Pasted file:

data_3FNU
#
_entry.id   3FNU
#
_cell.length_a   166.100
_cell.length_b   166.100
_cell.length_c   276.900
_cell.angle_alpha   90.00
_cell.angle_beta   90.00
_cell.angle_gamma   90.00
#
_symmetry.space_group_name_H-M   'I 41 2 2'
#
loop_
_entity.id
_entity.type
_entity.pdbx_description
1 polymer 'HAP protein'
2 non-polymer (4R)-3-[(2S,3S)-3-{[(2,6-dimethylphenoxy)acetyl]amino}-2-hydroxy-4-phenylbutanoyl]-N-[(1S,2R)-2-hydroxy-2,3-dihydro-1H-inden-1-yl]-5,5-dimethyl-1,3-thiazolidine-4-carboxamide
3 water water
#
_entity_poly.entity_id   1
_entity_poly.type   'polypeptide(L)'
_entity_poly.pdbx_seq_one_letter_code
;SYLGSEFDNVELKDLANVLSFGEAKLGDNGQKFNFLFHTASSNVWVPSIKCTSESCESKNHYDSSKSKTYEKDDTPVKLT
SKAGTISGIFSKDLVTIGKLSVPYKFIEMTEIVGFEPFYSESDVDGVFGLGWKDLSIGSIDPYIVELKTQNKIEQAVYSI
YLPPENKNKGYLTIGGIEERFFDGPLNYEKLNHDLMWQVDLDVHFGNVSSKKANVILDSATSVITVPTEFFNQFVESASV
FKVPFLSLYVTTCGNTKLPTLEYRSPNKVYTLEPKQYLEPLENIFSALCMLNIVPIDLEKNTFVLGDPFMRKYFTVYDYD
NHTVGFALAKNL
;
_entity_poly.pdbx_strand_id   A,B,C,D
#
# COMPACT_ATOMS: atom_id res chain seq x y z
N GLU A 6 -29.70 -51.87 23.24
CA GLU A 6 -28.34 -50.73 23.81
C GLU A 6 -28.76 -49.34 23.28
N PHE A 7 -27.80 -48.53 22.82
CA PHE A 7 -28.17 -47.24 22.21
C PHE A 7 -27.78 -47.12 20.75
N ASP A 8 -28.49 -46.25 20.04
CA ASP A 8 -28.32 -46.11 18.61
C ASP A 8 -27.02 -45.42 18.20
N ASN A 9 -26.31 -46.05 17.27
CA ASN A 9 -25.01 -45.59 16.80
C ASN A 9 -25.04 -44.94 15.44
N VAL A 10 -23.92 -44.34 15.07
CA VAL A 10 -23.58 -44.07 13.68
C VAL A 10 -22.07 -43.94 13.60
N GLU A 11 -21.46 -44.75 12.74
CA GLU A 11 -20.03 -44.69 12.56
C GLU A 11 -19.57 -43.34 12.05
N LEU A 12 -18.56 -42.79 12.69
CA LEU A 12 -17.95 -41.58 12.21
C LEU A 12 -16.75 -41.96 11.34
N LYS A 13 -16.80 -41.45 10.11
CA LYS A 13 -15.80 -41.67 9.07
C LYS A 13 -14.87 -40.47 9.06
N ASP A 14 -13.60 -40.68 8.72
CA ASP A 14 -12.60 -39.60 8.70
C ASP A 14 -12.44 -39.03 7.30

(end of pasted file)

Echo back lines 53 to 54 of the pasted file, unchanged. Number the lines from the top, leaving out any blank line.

CA LEU A 12 -17.95 -41.58 12.21
C LEU A 12 -16.75 -41.96 11.34